The steel skeleton of the new German airship, under construction in
Friedrichshafen. The airship would later be named after the late Field
Marshal Paul von Hindenburg, former President of Germany.
Finishing touches are applied to the A/S Hindenburg in the
huge German construction hangar at Friedrichshafen, Germany.
The Hindenburg flies over Boston, Massachusetts on May 6, 1937.
A modern, electrically equipped kitchen aboard the
Hindenburg provided for the passengers and crew.
Passengers in the dining room of the Hindenburg.
Interior of the lounge aboard the Hindenburg,
where passenger windows could be opened.
The Hindenburg floats over Manhattan. A few hours later, the ship
burst into flames in an attempt to land at Lakehurst, New Jersey.
The German dirigible Hindenburg, just before it crashed before landing
at the U.S. Naval Station in Lakehurst, New Jersey, on May 6, 1937.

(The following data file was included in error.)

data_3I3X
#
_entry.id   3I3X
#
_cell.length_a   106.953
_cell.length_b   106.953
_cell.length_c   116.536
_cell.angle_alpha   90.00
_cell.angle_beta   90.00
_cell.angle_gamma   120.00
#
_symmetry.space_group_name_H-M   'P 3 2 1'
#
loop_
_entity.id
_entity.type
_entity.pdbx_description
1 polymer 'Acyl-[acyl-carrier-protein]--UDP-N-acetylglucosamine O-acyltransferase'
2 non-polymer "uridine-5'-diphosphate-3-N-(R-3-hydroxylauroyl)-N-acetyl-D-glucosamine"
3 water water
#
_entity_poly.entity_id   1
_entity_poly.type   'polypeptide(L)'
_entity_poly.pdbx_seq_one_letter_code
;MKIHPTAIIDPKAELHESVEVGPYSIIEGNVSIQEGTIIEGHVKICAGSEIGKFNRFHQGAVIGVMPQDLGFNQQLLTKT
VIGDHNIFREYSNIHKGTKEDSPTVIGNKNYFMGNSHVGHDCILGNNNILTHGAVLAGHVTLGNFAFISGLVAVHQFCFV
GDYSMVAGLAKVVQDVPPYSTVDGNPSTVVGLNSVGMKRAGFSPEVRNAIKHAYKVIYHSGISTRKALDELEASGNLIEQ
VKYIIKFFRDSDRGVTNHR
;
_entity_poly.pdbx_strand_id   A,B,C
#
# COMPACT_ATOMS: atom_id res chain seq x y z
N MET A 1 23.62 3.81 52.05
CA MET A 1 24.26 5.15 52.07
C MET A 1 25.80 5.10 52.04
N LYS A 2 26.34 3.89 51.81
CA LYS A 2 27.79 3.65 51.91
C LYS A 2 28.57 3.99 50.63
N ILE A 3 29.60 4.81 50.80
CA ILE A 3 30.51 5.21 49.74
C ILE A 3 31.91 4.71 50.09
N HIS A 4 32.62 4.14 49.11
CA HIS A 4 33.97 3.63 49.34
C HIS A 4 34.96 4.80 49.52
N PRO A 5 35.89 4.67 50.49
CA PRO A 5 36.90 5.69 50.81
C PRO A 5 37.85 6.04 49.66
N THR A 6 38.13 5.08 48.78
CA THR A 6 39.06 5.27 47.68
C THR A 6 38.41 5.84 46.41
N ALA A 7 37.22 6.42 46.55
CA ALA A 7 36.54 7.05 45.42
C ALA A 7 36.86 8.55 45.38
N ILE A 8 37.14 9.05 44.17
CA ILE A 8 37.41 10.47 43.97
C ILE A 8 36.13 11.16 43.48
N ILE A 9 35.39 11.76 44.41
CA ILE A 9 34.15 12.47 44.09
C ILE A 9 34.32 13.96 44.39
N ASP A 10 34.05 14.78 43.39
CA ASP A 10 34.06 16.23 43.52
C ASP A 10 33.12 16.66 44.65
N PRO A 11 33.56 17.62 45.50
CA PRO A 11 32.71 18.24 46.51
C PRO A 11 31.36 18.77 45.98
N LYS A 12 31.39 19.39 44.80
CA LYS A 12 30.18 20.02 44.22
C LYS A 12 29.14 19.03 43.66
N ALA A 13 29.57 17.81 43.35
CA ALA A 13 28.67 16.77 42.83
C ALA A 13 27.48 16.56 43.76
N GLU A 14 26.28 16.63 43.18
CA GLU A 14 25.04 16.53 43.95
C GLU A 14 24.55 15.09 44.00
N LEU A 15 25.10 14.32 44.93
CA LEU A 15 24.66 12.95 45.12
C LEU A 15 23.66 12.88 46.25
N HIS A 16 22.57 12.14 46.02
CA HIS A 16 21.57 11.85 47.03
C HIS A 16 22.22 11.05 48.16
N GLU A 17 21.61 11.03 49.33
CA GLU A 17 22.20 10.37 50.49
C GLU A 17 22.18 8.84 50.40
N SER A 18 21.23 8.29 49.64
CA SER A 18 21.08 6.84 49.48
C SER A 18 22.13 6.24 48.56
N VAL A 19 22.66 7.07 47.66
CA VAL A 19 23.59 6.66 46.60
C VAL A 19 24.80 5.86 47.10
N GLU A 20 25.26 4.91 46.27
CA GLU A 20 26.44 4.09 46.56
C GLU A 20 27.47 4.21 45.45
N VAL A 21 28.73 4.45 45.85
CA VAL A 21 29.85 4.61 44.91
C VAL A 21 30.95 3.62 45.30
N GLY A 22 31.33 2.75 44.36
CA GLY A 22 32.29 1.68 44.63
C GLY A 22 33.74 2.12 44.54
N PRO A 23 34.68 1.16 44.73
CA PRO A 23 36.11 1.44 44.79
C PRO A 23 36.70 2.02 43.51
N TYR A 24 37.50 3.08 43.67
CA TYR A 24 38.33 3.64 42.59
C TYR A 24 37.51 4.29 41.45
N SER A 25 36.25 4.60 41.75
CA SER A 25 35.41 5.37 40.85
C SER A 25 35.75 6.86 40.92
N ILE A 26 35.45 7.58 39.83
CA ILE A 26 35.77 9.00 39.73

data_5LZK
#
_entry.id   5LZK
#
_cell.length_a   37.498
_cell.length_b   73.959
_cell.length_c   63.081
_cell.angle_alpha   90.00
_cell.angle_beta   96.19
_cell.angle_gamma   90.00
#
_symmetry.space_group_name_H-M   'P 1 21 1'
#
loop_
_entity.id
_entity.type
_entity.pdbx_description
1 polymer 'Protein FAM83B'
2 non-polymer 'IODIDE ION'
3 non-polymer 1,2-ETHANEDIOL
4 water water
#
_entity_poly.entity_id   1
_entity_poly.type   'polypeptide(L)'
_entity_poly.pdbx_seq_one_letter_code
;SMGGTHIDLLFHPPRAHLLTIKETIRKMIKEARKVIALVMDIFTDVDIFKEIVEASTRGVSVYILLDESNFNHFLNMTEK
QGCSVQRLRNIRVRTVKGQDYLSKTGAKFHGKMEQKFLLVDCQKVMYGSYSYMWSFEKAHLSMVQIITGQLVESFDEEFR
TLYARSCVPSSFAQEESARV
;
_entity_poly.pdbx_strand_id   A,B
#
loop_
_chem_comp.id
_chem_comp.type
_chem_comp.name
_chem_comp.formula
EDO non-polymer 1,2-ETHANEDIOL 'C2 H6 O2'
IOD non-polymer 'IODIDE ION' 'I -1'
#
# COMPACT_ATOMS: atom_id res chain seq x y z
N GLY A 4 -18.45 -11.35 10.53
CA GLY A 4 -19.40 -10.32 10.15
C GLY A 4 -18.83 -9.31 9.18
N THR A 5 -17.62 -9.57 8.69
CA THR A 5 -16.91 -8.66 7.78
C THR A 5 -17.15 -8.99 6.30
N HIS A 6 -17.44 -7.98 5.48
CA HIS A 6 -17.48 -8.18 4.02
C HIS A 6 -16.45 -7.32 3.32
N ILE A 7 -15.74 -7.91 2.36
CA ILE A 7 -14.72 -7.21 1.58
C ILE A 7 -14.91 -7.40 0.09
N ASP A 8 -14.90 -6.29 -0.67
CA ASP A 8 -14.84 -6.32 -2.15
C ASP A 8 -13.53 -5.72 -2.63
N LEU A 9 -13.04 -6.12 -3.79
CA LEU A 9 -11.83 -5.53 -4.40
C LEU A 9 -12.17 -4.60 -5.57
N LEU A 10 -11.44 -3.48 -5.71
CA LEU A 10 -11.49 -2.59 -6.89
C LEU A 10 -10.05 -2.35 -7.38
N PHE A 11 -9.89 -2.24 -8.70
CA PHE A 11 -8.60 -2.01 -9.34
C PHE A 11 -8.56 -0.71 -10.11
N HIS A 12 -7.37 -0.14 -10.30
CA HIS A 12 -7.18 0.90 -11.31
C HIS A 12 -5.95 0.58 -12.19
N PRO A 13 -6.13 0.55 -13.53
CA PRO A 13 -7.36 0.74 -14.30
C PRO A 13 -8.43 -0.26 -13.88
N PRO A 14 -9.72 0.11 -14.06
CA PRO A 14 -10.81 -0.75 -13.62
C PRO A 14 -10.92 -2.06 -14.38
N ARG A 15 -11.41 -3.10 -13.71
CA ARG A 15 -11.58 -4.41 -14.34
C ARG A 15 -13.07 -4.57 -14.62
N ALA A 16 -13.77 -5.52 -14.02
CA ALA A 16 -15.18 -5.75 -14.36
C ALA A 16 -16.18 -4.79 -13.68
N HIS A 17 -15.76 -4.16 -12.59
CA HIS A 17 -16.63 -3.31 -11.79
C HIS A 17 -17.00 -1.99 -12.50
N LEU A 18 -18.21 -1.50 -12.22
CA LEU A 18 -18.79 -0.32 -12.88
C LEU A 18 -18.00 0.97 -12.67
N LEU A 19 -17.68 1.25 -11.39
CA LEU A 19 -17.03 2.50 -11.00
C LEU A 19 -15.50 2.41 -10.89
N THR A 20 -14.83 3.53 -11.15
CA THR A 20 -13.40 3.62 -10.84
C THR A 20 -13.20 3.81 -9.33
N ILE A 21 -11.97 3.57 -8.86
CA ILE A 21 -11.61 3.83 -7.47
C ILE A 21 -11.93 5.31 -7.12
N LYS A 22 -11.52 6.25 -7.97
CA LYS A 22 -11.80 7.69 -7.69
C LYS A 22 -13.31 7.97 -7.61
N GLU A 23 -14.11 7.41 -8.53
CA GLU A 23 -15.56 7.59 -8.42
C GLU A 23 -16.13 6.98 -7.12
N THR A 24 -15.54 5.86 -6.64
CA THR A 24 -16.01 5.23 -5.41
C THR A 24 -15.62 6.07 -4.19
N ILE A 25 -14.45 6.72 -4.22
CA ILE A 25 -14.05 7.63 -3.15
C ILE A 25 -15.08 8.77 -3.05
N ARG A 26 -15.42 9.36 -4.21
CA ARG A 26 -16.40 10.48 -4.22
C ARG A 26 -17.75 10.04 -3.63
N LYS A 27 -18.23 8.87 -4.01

At approximately 7:25 p.m. local time, the German zeppelin Hindenburg
burst into flames as it nosed toward the mooring post.
The Hindenburg quickly went up in flames. This image captures a moment
between the second and third explosions before the airship hit the ground.
As the lifting Hydrogen gas burned and escaped from the rear of the
Hindenburg, the tail dropped to the ground, sending a burst of flame
punching through the nose. Ground crew below scatter to flee the inferno.
A survivor flees the collapsing structure of the airship Hindenburg.
The wreckage of the Hindenburg in Lakehurst, New Jersey, on May 6, 1937.
Members of the U.S. Navy Board of Inquiry inspect the wreckage of the
German zeppelin Hindenburg on the field in New Jersey, on May 8, 1937.
Two men inspect the twisted metal framework in May of 1937.
An aerial view of the wreckage near the hangar in Lakehurst.